Wednesday, 31 December 2014

2. Natalie Wood

"I think Natalie, underneath everything, was a very sweet, genuinely down-to-earth person who was slightly coloured by the warped life of being a star at such an early age. But she herself, as a human being, shone through that. She was a real person"
-Robert Redford

Bright, spunky, brave and lovely, Natalie Wood captivated audiences from the age of five. She was beautiful, but possessed a raw talent, her performances achingly real, Natalie became an actress millions of young women identified with. Her ability to make her characters 'real', often came from her own experiences, in a life that was not always easy, but which she was eventual able to make the best of.


Natalie was born, Natalia Nikolaevna Zacharenko. And for the rest of her life was torn between her true identity as 'Natasha' (her childhood nickname) and her film star persona, 'Natalie Wood'. She was brave enough to seek out roles which challenged her as an actress and defied Hollywood conventions.



Her parents were Russian immigrants, and her mother was the ultimate stage mother. She pushed Natalie into films at a young age were she had to change her name. As a young girl she gained early success in films such as, Miracle on 34th Street and The Ghost and Mrs. Muir. Upon reaching her teens Natalie struggled for independence not only from her mother, but also from the childish film roles she was given. This changed when she was cast next to James Dean in the classic film, Rebel Without a Cause (1955). Natalie proved her talent as a serious actress and found further success in Splendor in the Grass, West Side Story, Love with the Proper Stranger and This Property is Condemned. Films in which she starred alongside Warren Beatty, Steve McQueen and Robert Redford. During the seventies she took more television roles, sometimes in collaboration with her husband Robert Wagner. At the age of forty three Natalie mysteriously and tragically drowned whilst on the family yacht with Wagner and actor Christopher Walken aboard.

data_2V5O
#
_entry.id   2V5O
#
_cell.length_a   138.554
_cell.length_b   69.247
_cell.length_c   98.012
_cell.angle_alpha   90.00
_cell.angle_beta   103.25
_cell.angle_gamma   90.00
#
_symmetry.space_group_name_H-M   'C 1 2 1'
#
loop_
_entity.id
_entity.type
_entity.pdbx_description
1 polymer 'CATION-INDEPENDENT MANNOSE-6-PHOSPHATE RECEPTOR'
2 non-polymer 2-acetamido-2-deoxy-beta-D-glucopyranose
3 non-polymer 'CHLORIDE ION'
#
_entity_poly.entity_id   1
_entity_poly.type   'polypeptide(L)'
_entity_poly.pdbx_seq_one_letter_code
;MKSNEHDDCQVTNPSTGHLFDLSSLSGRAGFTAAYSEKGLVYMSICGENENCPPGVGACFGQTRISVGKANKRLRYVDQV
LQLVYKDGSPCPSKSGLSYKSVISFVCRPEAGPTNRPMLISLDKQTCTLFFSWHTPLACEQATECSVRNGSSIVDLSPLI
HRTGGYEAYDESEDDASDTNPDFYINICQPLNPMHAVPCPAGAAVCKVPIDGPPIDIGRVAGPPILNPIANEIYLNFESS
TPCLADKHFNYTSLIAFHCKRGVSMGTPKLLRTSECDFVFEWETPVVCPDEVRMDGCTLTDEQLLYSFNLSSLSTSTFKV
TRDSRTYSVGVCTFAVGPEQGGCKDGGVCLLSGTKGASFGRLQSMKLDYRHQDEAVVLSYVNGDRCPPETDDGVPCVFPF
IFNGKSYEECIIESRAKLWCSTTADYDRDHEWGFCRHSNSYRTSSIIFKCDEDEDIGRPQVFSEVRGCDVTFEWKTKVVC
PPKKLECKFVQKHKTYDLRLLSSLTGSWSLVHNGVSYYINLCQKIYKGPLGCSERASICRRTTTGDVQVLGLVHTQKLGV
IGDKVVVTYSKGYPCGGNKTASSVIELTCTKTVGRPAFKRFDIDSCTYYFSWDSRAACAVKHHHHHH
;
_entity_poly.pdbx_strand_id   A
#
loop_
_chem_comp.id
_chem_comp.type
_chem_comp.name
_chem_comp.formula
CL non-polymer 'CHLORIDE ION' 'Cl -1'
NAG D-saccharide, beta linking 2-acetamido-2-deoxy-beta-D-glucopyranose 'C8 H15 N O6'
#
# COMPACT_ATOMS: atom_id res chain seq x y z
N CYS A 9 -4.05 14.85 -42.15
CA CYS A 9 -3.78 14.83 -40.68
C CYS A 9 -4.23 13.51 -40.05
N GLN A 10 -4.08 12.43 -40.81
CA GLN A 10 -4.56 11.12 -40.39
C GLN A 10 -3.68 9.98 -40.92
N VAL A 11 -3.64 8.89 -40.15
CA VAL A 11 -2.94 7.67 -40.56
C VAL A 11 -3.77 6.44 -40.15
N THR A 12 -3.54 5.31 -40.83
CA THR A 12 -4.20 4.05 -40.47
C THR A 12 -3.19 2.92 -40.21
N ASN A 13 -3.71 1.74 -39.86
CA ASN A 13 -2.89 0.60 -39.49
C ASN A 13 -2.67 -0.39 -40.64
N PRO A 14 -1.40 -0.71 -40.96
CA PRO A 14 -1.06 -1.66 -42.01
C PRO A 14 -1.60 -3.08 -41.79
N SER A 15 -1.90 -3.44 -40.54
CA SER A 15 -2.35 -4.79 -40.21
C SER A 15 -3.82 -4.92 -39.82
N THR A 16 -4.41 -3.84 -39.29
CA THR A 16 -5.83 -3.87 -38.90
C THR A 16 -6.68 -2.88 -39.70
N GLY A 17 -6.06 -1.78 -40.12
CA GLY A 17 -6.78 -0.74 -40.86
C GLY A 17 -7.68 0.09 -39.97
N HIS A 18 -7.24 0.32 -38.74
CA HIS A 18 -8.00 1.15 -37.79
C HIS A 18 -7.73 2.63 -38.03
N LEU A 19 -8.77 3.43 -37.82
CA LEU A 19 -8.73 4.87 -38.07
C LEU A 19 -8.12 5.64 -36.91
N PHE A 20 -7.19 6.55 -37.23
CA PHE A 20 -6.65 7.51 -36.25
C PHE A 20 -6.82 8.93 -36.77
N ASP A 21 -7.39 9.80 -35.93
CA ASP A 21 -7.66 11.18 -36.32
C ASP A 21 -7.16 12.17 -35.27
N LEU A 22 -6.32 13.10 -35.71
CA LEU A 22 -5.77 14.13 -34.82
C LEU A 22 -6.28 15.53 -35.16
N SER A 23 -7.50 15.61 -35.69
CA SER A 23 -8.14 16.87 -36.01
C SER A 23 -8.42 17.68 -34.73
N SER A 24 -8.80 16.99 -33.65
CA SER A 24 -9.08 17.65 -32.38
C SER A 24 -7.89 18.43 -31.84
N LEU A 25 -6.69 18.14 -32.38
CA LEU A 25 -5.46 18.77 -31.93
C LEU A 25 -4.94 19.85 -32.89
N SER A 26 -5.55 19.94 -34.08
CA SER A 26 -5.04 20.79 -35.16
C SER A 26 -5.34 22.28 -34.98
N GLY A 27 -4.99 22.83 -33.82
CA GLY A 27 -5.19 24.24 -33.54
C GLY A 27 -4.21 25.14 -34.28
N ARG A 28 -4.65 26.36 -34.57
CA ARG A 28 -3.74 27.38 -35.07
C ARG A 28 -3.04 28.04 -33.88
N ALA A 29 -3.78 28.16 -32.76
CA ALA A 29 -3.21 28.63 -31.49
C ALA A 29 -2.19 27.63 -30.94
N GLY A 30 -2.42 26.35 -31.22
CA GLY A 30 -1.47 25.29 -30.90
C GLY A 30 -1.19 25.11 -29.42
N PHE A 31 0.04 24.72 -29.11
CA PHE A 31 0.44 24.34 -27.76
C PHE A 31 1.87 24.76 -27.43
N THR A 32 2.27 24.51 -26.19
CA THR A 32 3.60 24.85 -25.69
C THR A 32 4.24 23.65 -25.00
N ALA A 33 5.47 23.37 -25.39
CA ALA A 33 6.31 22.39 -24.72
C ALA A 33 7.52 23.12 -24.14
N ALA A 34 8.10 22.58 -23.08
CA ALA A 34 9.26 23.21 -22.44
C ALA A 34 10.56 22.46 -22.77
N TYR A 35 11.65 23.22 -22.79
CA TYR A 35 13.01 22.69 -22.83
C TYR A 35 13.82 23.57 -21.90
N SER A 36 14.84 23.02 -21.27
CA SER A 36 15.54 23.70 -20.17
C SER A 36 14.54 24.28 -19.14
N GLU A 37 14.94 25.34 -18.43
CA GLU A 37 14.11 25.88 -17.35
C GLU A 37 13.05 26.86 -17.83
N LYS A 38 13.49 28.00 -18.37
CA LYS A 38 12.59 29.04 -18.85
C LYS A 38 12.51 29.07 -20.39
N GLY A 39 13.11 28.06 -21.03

Perhaps the greatest tragedy is that Natalie was so happy at the time of her death, having put her troubled past behind her she was embracing her role as a wife and mother, pursing acting opportunities in the theatre. Natalie has often been defined by her death, or by her famous leading men, but she was a brilliant and capable actress in her own right. Her determination and spirit saw Natalie rise above her own circumstances, she truly was a remarkable woman.


"The times that I have done something that I didn't respond to emotionally right away, it's generally not worked out too well"
-Natalie Wood

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